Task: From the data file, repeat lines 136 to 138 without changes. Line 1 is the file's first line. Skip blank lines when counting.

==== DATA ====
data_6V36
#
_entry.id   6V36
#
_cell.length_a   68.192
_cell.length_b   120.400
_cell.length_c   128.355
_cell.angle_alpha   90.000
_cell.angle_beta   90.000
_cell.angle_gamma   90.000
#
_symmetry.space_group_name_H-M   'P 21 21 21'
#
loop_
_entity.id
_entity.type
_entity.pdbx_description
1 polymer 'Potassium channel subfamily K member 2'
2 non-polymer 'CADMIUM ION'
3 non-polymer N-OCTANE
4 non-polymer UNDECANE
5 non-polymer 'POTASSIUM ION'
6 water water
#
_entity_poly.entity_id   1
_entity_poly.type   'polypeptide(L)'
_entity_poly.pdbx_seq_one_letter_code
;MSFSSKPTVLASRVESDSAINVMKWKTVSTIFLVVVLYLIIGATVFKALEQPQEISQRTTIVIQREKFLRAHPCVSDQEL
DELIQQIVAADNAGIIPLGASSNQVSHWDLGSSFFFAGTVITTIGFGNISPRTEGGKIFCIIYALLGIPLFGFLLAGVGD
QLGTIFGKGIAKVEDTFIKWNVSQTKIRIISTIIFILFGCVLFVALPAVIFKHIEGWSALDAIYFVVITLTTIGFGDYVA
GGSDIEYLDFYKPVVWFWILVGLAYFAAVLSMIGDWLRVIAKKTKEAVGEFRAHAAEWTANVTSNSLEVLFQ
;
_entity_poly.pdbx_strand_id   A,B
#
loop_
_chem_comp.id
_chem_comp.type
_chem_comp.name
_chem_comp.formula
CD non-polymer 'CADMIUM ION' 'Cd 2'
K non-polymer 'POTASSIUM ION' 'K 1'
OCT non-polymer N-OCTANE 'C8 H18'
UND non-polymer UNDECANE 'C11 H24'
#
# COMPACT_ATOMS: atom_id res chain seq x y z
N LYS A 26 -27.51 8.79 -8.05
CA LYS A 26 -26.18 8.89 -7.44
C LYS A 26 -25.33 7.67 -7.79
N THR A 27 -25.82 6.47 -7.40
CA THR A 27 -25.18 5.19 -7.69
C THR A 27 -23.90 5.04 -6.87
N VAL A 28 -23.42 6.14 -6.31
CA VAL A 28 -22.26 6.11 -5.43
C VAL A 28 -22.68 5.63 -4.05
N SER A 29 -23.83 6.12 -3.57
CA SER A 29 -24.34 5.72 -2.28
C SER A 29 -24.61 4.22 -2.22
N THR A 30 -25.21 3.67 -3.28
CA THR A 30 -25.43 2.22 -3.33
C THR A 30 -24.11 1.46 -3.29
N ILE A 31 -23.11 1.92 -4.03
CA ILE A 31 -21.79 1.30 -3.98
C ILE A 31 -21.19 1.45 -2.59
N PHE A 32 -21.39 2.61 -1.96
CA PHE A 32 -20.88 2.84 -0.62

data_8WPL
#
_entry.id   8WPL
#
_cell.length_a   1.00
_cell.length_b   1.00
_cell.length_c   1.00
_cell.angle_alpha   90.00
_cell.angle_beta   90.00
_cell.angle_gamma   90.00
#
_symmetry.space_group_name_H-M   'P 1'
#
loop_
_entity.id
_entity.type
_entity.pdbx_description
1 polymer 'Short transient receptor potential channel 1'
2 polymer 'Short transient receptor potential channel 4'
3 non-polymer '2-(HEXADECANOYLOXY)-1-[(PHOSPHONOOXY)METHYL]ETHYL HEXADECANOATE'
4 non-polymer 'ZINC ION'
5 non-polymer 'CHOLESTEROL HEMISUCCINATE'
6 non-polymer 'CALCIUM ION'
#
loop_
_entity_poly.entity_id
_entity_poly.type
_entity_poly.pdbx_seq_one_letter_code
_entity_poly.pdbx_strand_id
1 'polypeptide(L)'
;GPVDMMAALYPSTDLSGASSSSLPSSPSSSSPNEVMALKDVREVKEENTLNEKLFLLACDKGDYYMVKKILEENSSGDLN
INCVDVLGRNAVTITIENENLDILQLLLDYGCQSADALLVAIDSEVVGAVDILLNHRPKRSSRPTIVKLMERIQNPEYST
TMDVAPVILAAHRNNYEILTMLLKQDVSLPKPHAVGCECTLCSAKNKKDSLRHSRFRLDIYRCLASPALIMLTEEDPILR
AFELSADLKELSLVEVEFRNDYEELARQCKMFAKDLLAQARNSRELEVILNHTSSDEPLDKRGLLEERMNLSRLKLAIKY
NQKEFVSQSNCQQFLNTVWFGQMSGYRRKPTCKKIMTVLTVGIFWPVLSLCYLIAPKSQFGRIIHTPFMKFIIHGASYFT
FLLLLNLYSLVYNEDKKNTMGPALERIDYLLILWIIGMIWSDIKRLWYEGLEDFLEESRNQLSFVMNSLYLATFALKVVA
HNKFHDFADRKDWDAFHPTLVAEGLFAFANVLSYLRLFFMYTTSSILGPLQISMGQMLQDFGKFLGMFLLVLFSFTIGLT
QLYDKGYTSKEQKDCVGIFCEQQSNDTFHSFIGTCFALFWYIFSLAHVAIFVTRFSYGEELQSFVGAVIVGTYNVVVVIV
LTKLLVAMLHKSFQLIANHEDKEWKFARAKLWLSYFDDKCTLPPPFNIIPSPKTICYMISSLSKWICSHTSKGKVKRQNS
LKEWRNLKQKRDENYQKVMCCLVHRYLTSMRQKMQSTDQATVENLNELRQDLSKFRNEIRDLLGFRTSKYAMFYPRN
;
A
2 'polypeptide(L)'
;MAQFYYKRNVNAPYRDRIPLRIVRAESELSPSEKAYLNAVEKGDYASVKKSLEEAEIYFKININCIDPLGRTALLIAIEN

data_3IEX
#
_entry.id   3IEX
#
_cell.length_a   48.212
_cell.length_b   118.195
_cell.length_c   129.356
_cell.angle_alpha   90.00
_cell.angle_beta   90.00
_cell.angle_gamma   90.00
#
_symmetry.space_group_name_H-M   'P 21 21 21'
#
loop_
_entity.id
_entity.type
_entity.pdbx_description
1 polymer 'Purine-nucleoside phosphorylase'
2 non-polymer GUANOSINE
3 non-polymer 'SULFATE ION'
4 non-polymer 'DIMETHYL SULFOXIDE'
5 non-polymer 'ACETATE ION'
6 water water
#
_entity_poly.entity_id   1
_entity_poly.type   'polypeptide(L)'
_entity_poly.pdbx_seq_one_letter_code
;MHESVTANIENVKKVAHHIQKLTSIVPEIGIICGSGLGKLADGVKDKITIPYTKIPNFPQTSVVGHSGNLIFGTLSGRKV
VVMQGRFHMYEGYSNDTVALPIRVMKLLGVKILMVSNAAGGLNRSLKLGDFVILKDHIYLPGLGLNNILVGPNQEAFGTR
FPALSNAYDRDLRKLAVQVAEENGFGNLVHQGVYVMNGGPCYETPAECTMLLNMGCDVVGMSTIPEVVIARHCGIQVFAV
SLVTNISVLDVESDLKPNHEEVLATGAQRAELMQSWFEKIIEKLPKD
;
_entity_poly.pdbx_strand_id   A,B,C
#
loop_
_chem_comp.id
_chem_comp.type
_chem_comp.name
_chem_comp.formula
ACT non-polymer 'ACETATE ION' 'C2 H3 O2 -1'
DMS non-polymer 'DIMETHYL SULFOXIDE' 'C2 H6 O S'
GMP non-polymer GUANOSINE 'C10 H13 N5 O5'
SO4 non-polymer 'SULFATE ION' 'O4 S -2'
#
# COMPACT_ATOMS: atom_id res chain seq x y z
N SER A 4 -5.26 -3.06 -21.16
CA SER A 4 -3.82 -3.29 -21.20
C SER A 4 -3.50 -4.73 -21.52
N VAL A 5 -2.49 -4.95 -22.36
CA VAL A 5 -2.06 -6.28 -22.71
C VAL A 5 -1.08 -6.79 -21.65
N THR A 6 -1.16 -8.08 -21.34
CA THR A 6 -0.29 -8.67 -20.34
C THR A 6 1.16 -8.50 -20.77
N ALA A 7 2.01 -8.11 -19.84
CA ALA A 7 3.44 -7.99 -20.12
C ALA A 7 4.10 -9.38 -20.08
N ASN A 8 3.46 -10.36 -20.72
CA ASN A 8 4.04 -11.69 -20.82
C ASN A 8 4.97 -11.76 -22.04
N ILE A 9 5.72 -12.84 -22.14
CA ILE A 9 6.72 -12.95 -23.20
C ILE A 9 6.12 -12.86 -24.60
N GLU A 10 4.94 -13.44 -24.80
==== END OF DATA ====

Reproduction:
_entity_poly.pdbx_seq_one_letter_code
;MHESVTANIENVKKVAHHIQKLTSIVPEIGIICGSGLGKLADGVKDKITIPYTKIPNFPQTSVVGHSGNLIFGTLSGRKV
VVMQGRFHMYEGYSNDTVALPIRVMKLLGVKILMVSNAAGGLNRSLKLGDFVILKDHIYLPGLGLNNILVGPNQEAFGTR